W.Va. delegates want boundary confusion cleared up

April 18, 2003|by CANDICE BOSELY

MARTINSBURG, W.Va. - When Del. Walter Duke campaigned for office last year, he sent letters to people listed in county records as being residents in his would-be district. He later realized some of them were dead, some had moved years before and others had addresses in other states.

Duke, R-Berkeley, and three other delegates from the Panhandle appeared before the Berkeley County Commission Thursday afternoon to ask if something can be done to clear up such confusion.

Duke held up a thick stack of envelopes, saying they were all letters returned to him. Part of the problem lies with people who have not started using their new 911-compatible addresses, Duke said.


In one precinct, Duke said 17 of the 87 people he tried to contact still were using rural route addresses, which were abolished when new addresses were given to help police, fire and emergency medical responders find people's homes.

A related problem deals with redistricting done last year by the state Legislature. When new lines were drawn to create equally-populated delegate districts, some people were placed in a new district, unbeknownst to them, according to Del. John Overington, R-Berkeley.

Some roads were used as boundaries during redistricting, meaning residents on one side fall into one delegate's district, while people on the other side fall into a separate district. One mobile home park also was cut in half as far as district lines.

Delegates asked if some way existed for them to get a comprehensive list of who lives where. Jerry Yost, with the Martinsburg post office, said he could provide a list of old/new addresses, but not people's names because of privacy laws. Plus, he said postal officials deliver mail based upon the address, not name. Several people might get mail at the same location, he said.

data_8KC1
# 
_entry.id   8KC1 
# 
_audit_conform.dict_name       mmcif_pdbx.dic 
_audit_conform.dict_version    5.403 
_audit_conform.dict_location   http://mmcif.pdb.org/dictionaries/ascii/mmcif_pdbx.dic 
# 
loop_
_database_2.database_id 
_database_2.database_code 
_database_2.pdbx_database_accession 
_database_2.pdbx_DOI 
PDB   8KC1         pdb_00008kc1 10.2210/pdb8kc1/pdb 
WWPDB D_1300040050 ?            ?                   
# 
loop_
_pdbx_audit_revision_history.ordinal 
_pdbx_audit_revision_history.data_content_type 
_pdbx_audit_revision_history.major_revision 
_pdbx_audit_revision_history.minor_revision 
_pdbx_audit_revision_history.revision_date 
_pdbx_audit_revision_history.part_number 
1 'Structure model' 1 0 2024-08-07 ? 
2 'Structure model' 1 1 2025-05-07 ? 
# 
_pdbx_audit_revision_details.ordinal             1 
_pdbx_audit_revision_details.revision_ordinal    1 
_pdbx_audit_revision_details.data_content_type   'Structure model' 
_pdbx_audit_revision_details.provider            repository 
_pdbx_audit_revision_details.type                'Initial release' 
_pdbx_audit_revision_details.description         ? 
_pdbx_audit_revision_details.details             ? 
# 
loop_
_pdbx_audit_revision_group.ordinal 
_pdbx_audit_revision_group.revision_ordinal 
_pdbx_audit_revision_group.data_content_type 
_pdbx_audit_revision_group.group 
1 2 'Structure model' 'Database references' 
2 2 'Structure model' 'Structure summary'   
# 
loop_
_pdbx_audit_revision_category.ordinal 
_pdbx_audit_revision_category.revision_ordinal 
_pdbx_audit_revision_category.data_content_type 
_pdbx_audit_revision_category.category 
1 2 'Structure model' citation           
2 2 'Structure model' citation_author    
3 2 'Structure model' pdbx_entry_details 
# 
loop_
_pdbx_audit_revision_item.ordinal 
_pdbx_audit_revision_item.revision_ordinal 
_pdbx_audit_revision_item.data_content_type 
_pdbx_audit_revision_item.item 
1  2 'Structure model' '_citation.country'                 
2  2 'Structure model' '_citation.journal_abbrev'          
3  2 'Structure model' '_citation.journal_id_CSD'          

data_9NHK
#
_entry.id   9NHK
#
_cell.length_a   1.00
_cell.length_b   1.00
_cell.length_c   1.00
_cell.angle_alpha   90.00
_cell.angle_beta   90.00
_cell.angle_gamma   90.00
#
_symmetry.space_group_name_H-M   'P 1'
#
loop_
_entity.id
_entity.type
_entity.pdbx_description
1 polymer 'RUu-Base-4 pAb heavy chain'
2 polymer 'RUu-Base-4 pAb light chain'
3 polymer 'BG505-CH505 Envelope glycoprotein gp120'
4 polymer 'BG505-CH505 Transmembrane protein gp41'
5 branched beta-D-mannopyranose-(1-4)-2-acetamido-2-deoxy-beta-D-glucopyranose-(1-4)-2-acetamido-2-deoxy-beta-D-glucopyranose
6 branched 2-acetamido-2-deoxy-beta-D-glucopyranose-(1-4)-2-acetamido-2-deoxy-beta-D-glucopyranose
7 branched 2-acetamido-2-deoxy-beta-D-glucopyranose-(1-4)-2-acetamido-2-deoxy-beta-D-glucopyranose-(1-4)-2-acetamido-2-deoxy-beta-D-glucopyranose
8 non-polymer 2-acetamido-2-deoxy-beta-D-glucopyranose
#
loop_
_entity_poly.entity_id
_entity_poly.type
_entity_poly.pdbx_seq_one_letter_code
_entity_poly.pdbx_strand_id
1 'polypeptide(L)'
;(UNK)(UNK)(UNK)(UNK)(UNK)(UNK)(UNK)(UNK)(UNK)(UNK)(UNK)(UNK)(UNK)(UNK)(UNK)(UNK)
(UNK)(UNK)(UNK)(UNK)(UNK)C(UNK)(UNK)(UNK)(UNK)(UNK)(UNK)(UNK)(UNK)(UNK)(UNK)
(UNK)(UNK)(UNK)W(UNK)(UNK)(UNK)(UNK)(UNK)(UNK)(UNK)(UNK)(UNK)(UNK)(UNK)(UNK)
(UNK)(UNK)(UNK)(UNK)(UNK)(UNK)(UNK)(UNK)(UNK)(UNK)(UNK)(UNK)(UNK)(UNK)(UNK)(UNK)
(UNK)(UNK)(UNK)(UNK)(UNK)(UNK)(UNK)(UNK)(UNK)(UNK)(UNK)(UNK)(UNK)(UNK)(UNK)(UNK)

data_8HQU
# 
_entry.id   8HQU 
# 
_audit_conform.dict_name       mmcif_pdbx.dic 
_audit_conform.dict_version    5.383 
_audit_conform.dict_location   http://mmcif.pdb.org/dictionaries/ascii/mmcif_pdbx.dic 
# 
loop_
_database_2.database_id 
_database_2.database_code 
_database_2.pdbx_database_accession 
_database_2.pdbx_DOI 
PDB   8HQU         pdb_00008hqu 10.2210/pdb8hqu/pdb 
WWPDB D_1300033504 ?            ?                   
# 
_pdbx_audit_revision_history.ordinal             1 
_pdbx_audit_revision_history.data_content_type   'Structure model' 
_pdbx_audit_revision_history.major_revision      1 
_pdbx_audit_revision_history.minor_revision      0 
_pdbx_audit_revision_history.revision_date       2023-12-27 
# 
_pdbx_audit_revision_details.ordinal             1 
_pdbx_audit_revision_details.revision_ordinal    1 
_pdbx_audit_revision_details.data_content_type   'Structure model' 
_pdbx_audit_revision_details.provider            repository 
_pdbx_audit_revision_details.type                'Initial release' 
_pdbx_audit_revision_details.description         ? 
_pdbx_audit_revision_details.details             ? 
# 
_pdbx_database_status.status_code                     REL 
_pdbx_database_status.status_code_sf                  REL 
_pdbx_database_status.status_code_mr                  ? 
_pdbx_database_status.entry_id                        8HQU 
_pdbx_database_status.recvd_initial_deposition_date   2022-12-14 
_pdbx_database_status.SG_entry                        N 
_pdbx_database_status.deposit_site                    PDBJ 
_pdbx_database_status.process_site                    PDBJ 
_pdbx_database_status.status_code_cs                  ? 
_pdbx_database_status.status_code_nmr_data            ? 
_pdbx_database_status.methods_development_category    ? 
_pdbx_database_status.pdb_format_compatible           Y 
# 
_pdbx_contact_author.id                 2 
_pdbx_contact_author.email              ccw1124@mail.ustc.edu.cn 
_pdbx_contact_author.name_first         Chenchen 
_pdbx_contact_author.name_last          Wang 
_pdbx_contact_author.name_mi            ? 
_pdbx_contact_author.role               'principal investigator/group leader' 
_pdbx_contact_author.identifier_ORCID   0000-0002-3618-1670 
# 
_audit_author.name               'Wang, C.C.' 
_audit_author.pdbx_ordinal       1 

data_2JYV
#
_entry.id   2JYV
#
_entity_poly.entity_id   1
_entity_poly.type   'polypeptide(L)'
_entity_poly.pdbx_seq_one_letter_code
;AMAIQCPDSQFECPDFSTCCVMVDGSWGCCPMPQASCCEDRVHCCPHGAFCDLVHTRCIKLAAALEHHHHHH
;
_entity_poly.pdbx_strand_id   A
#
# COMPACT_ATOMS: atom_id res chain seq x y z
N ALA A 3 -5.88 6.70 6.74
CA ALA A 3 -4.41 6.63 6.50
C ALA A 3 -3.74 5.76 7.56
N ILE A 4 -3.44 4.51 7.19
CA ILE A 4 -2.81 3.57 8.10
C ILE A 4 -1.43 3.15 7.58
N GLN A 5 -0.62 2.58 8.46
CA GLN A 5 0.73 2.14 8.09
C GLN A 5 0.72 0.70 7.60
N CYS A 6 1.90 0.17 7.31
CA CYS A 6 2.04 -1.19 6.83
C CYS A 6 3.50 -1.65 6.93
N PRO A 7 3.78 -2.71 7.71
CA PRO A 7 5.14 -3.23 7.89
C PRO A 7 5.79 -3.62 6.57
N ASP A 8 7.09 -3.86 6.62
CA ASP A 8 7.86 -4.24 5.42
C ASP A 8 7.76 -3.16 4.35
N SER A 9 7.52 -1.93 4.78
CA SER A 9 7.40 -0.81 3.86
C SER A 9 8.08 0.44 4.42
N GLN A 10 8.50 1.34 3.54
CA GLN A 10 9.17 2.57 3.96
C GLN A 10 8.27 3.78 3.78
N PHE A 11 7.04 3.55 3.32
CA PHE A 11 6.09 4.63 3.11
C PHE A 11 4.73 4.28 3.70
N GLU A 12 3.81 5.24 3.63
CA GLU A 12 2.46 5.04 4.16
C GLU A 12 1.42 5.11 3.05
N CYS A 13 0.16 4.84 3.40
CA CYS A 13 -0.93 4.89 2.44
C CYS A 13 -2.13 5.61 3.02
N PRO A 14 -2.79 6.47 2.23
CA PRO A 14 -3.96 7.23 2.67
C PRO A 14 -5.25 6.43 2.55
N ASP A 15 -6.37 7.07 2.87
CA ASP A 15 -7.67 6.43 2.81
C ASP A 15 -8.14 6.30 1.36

Bonnie Woodfall, with the county's Voter Registration Office, said some dead people or people who have moved might still be listed as residents. She said a purge will be done this fall, allowing county officials to remove those people's names from county records.

During the purge, people who have not been voting will be sent a notice. If they do not reply indicating they are still a resident, Woodfall said their names will be removed in 18 months.

Berkeley County Commission President Howard Strauss suggested that residents whose addresses may have changed check their voter card. If an old address is listed, he said they should stop by the Voter Registration Office to make an address change.

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